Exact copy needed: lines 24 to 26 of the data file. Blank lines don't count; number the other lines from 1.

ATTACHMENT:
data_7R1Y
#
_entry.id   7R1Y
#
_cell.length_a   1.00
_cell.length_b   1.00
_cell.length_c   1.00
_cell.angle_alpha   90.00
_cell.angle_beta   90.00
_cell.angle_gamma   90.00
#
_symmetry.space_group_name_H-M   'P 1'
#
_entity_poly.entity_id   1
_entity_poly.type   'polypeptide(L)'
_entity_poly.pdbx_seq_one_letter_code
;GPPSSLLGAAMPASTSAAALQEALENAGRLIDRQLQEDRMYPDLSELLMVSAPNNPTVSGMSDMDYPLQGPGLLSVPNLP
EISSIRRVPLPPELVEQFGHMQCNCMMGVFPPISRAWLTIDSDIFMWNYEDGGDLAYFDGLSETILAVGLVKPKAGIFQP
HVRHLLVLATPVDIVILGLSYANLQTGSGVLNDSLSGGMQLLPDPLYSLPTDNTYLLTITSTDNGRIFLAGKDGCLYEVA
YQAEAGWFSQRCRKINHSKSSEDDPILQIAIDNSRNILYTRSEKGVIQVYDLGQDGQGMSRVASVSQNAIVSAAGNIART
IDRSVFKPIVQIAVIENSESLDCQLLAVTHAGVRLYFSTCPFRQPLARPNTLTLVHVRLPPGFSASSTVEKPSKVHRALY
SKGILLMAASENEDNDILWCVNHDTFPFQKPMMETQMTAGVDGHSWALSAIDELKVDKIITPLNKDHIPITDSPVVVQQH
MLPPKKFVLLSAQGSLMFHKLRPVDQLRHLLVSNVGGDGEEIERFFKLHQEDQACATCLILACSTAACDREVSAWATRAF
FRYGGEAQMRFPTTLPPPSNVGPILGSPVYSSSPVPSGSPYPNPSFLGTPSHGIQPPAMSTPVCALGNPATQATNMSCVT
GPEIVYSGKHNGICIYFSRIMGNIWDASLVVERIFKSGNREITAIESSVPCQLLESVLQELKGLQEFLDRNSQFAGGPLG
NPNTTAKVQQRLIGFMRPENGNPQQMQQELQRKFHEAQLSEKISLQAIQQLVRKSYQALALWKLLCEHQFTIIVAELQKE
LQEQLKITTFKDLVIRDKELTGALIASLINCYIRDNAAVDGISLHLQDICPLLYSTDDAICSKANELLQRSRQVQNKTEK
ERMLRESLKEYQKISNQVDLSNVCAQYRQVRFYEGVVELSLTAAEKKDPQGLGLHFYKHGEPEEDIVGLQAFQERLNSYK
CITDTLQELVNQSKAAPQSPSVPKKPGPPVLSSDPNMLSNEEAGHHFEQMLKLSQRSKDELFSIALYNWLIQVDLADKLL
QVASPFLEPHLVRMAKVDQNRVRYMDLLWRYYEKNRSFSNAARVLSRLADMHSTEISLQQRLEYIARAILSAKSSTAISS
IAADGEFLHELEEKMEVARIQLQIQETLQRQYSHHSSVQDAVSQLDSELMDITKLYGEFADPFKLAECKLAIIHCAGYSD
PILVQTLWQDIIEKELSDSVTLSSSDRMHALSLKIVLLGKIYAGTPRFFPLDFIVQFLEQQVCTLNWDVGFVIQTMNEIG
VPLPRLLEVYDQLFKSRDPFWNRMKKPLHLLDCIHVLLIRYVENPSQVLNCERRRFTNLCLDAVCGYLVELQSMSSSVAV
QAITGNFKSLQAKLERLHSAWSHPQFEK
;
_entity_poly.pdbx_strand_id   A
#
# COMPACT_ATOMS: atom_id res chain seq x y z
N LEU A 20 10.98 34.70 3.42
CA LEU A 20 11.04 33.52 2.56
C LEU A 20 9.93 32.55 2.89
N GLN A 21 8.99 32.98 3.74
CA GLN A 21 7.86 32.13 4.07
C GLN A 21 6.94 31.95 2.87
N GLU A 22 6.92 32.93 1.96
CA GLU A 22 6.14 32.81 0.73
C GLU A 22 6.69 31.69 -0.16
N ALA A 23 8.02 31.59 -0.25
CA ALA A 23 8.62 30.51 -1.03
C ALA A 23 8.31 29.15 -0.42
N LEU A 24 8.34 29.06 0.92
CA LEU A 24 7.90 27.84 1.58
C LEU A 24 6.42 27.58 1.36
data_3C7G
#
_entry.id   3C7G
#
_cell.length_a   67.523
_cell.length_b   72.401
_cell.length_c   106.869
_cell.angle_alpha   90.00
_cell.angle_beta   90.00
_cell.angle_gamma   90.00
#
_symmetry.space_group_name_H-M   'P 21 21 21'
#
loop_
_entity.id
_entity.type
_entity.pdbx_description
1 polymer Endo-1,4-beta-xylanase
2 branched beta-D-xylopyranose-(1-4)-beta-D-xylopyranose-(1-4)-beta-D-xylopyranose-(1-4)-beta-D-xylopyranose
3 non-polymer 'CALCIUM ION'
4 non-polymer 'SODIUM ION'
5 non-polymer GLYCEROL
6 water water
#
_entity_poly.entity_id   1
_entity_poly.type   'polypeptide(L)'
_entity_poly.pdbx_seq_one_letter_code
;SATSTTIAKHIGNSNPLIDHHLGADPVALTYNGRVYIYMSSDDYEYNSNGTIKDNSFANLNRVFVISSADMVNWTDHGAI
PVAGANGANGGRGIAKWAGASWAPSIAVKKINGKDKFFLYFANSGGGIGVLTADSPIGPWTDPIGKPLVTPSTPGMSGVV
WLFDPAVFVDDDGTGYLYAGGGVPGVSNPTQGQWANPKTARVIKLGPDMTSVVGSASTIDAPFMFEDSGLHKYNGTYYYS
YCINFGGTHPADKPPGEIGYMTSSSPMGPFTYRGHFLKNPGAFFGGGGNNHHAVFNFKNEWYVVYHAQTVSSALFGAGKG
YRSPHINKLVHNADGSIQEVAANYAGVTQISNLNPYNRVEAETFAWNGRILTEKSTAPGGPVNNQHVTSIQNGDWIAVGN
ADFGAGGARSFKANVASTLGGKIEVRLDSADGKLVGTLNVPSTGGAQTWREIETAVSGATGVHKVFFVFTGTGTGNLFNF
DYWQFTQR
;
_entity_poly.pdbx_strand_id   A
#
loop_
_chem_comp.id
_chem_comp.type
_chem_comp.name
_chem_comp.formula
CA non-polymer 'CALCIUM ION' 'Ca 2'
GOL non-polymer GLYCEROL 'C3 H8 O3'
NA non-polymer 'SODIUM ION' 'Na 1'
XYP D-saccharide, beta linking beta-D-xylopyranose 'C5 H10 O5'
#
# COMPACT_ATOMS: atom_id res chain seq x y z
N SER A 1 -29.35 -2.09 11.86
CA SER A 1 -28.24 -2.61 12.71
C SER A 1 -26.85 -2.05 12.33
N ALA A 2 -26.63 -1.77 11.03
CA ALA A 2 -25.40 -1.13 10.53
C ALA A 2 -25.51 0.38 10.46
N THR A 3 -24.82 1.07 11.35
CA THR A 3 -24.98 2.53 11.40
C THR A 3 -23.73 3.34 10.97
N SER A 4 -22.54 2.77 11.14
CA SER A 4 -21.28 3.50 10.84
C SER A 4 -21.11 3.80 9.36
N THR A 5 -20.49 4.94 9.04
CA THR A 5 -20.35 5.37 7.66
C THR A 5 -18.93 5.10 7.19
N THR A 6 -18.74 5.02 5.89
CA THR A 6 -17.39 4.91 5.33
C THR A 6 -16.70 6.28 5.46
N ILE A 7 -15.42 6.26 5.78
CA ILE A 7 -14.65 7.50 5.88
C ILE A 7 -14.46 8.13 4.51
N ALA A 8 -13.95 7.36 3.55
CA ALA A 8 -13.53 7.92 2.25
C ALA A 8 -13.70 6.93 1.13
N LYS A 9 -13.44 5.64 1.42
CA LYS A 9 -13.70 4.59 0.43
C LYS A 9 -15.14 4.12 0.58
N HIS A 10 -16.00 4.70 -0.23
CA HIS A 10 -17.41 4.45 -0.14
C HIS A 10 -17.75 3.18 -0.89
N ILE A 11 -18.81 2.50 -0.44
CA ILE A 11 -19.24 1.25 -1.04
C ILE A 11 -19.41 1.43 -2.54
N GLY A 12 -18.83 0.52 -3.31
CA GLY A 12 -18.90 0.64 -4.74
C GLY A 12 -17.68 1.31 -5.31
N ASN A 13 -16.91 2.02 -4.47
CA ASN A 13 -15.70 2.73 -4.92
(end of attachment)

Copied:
FRYGGEAQMRFPTTLPPPSNVGPILGSPVYSSSPVPSGSPYPNPSFLGTPSHGIQPPAMSTPVCALGNPATQATNMSCVT
GPEIVYSGKHNGICIYFSRIMGNIWDASLVVERIFKSGNREITAIESSVPCQLLESVLQELKGLQEFLDRNSQFAGGPLG
NPNTTAKVQQRLIGFMRPENGNPQQMQQELQRKFHEAQLSEKISLQAIQQLVRKSYQALALWKLLCEHQFTIIVAELQKE